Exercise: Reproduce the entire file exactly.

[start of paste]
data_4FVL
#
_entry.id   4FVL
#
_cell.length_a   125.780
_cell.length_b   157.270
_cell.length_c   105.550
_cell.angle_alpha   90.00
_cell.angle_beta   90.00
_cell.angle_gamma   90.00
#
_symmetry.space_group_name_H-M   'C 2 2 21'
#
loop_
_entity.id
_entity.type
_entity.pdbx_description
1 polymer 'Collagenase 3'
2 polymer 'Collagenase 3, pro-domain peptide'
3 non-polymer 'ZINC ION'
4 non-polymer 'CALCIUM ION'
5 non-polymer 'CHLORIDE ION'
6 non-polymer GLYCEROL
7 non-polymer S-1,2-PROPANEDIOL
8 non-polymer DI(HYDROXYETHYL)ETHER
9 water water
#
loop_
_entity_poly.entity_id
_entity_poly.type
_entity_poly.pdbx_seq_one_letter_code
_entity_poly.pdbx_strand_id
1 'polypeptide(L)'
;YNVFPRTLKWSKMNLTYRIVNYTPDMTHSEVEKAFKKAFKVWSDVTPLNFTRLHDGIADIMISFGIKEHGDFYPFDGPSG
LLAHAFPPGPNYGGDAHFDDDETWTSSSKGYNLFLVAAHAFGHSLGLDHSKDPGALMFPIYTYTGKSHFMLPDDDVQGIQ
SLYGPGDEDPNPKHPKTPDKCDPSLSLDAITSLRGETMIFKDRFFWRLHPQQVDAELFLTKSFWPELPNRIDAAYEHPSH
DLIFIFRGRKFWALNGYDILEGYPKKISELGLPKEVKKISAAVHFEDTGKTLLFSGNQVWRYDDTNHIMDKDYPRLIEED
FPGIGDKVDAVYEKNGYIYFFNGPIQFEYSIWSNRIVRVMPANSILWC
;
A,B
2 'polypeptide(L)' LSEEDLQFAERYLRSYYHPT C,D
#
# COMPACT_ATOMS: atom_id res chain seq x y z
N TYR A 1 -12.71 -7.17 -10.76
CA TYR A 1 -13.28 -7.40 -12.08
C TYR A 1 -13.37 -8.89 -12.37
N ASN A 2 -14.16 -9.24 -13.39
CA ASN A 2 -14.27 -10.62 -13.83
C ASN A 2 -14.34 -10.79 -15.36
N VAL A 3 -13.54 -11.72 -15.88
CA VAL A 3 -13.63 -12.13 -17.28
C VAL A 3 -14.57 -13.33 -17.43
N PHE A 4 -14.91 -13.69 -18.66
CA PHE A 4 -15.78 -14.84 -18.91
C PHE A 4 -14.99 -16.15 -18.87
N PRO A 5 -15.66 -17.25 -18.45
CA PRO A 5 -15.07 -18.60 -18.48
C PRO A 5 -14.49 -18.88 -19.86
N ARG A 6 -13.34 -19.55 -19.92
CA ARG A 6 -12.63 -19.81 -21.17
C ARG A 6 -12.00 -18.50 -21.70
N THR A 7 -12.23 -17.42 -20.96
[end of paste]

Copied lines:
data_4FVL
#
_entry.id   4FVL
#
_cell.length_a   125.780
_cell.length_b   157.270
_cell.length_c   105.550
_cell.angle_alpha   90.00
_cell.angle_beta   90.00
_cell.angle_gamma   90.00
#
_symmetry.space_group_name_H-M   'C 2 2 21'
#
loop_
_entity.id
_entity.type
_entity.pdbx_description
1 polymer 'Collagenase 3'
2 polymer 'Collagenase 3, pro-domain peptide'
3 non-polymer 'ZINC ION'
4 non-polymer 'CALCIUM ION'
5 non-polymer 'CHLORIDE ION'
6 non-polymer GLYCEROL
7 non-polymer S-1,2-PROPANEDIOL
8 non-polymer DI(HYDROXYETHYL)ETHER
9 water water
#
loop_
_entity_poly.entity_id
_entity_poly.type
_entity_poly.pdbx_seq_one_letter_code
_entity_poly.pdbx_strand_id
1 'polypeptide(L)'
;YNVFPRTLKWSKMNLTYRIVNYTPDMTHSEVEKAFKKAFKVWSDVTPLNFTRLHDGIADIMISFGIKEHGDFYPFDGPSG
LLAHAFPPGPNYGGDAHFDDDETWTSSSKGYNLFLVAAHAFGHSLGLDHSKDPGALMFPIYTYTGKSHFMLPDDDVQGIQ
SLYGPGDEDPNPKHPKTPDKCDPSLSLDAITSLRGETMIFKDRFFWRLHPQQVDAELFLTKSFWPELPNRIDAAYEHPSH
DLIFIFRGRKFWALNGYDILEGYPKKISELGLPKEVKKISAAVHFEDTGKTLLFSGNQVWRYDDTNHIMDKDYPRLIEED
FPGIGDKVDAVYEKNGYIYFFNGPIQFEYSIWSNRIVRVMPANSILWC
;
A,B
2 'polypeptide(L)' LSEEDLQFAERYLRSYYHPT C,D
#
# COMPACT_ATOMS: atom_id res chain seq x y z
N TYR A 1 -12.71 -7.17 -10.76
CA TYR A 1 -13.28 -7.40 -12.08
C TYR A 1 -13.37 -8.89 -12.37
N ASN A 2 -14.16 -9.24 -13.39
CA ASN A 2 -14.27 -10.62 -13.83
C ASN A 2 -14.34 -10.79 -15.36
N VAL A 3 -13.54 -11.72 -15.88
CA VAL A 3 -13.63 -12.13 -17.28
C VAL A 3 -14.57 -13.33 -17.43
N PHE A 4 -14.91 -13.69 -18.66
CA PHE A 4 -15.78 -14.84 -18.91
C PHE A 4 -14.99 -16.15 -18.87
N PRO A 5 -15.66 -17.25 -18.45
CA PRO A 5 -15.07 -18.60 -18.48
C PRO A 5 -14.49 -18.88 -19.86
N ARG A 6 -13.34 -19.55 -19.92
CA ARG A 6 -12.63 -19.81 -21.17
C ARG A 6 -12.00 -18.50 -21.70
N THR A 7 -12.23 -17.42 -20.96